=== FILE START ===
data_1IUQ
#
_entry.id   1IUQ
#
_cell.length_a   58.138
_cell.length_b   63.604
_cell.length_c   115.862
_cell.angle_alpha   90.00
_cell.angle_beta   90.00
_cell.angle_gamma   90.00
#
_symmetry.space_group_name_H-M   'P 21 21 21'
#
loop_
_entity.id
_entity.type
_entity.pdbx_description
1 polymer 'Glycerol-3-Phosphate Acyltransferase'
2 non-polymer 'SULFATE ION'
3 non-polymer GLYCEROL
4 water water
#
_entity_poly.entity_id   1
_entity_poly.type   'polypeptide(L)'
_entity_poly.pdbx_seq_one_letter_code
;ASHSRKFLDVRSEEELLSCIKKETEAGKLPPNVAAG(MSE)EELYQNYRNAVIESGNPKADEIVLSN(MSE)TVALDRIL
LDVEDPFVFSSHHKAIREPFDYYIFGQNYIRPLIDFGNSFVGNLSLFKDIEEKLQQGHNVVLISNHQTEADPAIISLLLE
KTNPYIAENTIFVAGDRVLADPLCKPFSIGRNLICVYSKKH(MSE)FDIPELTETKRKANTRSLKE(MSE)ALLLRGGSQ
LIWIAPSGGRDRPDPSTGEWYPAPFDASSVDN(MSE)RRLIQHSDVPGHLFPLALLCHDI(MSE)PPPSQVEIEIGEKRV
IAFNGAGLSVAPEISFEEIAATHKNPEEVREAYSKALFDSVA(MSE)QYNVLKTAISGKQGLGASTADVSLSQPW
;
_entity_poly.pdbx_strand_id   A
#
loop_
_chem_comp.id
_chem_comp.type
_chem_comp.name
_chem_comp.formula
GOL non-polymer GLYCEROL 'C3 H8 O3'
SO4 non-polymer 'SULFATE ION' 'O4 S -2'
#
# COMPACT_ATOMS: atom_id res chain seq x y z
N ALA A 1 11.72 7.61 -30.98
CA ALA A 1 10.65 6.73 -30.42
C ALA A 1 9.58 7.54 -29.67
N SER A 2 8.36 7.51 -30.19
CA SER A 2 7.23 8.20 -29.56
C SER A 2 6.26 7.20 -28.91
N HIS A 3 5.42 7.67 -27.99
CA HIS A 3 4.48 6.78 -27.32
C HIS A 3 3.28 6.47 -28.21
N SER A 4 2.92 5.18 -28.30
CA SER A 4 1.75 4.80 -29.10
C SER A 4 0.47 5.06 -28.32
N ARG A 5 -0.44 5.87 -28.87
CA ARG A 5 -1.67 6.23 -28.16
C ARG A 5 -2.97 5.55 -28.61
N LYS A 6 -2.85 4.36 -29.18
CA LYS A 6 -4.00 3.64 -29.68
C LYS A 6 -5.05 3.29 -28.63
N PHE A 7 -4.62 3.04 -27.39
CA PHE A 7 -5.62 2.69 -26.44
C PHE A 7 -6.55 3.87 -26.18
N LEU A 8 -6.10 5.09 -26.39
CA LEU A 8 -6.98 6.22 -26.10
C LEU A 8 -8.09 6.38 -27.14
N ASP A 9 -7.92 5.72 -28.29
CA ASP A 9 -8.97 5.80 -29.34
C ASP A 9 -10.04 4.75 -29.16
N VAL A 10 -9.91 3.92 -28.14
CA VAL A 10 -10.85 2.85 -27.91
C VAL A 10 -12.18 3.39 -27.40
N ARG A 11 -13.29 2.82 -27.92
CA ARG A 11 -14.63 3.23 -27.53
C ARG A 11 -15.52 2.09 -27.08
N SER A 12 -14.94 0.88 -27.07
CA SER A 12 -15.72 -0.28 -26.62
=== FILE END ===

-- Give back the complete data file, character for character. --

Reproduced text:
data_1IUQ
#
_entry.id   1IUQ
#
_cell.length_a   58.138
_cell.length_b   63.604
_cell.length_c   115.862
_cell.angle_alpha   90.00
_cell.angle_beta   90.00
_cell.angle_gamma   90.00
#
_symmetry.space_group_name_H-M   'P 21 21 21'
#
loop_
_entity.id
_entity.type
_entity.pdbx_description
1 polymer 'Glycerol-3-Phosphate Acyltransferase'
2 non-polymer 'SULFATE ION'
3 non-polymer GLYCEROL
4 water water
#
_entity_poly.entity_id   1
_entity_poly.type   'polypeptide(L)'
_entity_poly.pdbx_seq_one_letter_code
;ASHSRKFLDVRSEEELLSCIKKETEAGKLPPNVAAG(MSE)EELYQNYRNAVIESGNPKADEIVLSN(MSE)TVALDRIL
LDVEDPFVFSSHHKAIREPFDYYIFGQNYIRPLIDFGNSFVGNLSLFKDIEEKLQQGHNVVLISNHQTEADPAIISLLLE
KTNPYIAENTIFVAGDRVLADPLCKPFSIGRNLICVYSKKH(MSE)FDIPELTETKRKANTRSLKE(MSE)ALLLRGGSQ
LIWIAPSGGRDRPDPSTGEWYPAPFDASSVDN(MSE)RRLIQHSDVPGHLFPLALLCHDI(MSE)PPPSQVEIEIGEKRV
IAFNGAGLSVAPEISFEEIAATHKNPEEVREAYSKALFDSVA(MSE)QYNVLKTAISGKQGLGASTADVSLSQPW
;
_entity_poly.pdbx_strand_id   A
#
loop_
_chem_comp.id
_chem_comp.type
_chem_comp.name
_chem_comp.formula
GOL non-polymer GLYCEROL 'C3 H8 O3'
SO4 non-polymer 'SULFATE ION' 'O4 S -2'
#
# COMPACT_ATOMS: atom_id res chain seq x y z
N ALA A 1 11.72 7.61 -30.98
CA ALA A 1 10.65 6.73 -30.42
C ALA A 1 9.58 7.54 -29.67
N SER A 2 8.36 7.51 -30.19
CA SER A 2 7.23 8.20 -29.56
C SER A 2 6.26 7.20 -28.91
N HIS A 3 5.42 7.67 -27.99
CA HIS A 3 4.48 6.78 -27.32
C HIS A 3 3.28 6.47 -28.21
N SER A 4 2.92 5.18 -28.30
CA SER A 4 1.75 4.80 -29.10
C SER A 4 0.47 5.06 -28.32
N ARG A 5 -0.44 5.87 -28.87
CA ARG A 5 -1.67 6.23 -28.16
C ARG A 5 -2.97 5.55 -28.61
N LYS A 6 -2.85 4.36 -29.18
CA LYS A 6 -4.00 3.64 -29.68
C LYS A 6 -5.05 3.29 -28.63
N PHE A 7 -4.62 3.04 -27.39
CA PHE A 7 -5.62 2.69 -26.44
C PHE A 7 -6.55 3.87 -26.18
N LEU A 8 -6.10 5.09 -26.39
CA LEU A 8 -6.98 6.22 -26.10
C LEU A 8 -8.09 6.38 -27.14
N ASP A 9 -7.92 5.72 -28.29
CA ASP A 9 -8.97 5.80 -29.34
C ASP A 9 -10.04 4.75 -29.16
N VAL A 10 -9.91 3.92 -28.14
CA VAL A 10 -10.85 2.85 -27.91
C VAL A 10 -12.18 3.39 -27.40
N ARG A 11 -13.29 2.82 -27.92
CA ARG A 11 -14.63 3.23 -27.53
C ARG A 11 -15.52 2.09 -27.08
N SER A 12 -14.94 0.88 -27.07
CA SER A 12 -15.72 -0.28 -26.62